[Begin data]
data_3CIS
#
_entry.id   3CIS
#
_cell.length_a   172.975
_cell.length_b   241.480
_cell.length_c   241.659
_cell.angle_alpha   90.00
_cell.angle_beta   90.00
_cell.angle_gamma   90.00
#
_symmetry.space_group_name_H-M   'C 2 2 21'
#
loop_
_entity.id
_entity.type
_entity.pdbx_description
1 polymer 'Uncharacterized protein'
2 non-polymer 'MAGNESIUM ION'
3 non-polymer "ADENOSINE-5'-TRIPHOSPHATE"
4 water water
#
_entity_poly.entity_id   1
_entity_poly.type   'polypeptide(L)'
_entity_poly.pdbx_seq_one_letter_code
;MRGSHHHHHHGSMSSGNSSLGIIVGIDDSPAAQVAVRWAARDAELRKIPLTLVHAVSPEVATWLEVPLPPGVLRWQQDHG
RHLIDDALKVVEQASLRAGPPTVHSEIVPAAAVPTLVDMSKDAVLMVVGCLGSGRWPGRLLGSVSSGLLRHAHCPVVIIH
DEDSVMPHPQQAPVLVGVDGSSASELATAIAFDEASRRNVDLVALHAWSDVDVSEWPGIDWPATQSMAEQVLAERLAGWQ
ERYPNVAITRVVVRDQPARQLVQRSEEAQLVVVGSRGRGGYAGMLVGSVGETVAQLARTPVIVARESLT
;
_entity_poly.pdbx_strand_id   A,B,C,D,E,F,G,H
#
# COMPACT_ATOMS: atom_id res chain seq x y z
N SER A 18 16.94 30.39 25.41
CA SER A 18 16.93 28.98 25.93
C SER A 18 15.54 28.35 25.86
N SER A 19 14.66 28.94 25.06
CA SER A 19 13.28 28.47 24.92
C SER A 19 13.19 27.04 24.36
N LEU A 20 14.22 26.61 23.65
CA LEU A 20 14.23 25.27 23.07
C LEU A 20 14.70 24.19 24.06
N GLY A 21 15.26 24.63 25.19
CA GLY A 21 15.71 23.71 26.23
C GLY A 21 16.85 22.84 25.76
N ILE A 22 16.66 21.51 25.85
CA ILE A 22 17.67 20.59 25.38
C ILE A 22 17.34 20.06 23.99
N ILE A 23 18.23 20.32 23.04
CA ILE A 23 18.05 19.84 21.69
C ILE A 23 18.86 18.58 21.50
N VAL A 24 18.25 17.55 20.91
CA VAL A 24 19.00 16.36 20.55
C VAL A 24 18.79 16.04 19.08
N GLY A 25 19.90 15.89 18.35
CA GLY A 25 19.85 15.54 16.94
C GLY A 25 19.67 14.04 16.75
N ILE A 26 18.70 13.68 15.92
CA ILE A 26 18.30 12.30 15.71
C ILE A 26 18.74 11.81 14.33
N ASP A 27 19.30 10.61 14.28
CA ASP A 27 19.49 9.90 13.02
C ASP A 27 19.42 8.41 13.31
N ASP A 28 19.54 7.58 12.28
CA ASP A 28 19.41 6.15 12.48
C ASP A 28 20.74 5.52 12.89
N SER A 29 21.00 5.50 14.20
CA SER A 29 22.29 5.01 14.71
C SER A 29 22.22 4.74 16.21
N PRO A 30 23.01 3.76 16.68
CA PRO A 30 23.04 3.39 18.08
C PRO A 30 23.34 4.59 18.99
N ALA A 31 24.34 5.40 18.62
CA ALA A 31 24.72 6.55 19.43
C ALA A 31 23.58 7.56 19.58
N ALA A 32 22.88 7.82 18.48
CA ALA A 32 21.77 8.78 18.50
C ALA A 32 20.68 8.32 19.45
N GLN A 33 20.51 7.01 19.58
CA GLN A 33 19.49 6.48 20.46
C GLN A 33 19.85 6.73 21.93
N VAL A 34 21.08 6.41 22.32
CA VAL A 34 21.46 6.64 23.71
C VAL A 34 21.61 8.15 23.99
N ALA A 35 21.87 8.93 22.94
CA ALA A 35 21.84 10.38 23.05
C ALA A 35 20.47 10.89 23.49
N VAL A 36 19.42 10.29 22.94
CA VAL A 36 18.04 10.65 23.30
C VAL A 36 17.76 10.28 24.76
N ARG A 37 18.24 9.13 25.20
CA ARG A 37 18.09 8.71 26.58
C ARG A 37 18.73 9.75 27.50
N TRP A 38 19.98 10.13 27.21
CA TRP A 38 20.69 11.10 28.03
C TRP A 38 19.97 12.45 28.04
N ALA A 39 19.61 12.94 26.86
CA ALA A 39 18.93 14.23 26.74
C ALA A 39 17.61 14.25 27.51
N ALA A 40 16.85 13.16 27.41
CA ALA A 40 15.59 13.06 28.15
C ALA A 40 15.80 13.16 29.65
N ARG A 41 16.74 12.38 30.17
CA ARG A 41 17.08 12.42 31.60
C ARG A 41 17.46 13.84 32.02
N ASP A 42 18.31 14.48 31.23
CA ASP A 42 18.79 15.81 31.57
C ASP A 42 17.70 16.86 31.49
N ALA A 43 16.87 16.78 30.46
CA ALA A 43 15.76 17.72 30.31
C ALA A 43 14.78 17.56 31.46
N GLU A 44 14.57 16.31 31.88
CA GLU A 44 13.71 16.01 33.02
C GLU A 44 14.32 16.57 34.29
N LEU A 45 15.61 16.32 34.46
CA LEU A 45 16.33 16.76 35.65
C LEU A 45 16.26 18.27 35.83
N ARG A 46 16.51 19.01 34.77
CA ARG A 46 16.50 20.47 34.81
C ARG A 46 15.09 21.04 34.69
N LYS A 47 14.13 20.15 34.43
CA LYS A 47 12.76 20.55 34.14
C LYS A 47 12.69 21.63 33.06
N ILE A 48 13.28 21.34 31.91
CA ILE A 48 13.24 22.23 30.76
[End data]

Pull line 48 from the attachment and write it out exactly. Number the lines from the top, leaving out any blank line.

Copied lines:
C ILE A 22 17.34 20.06 23.99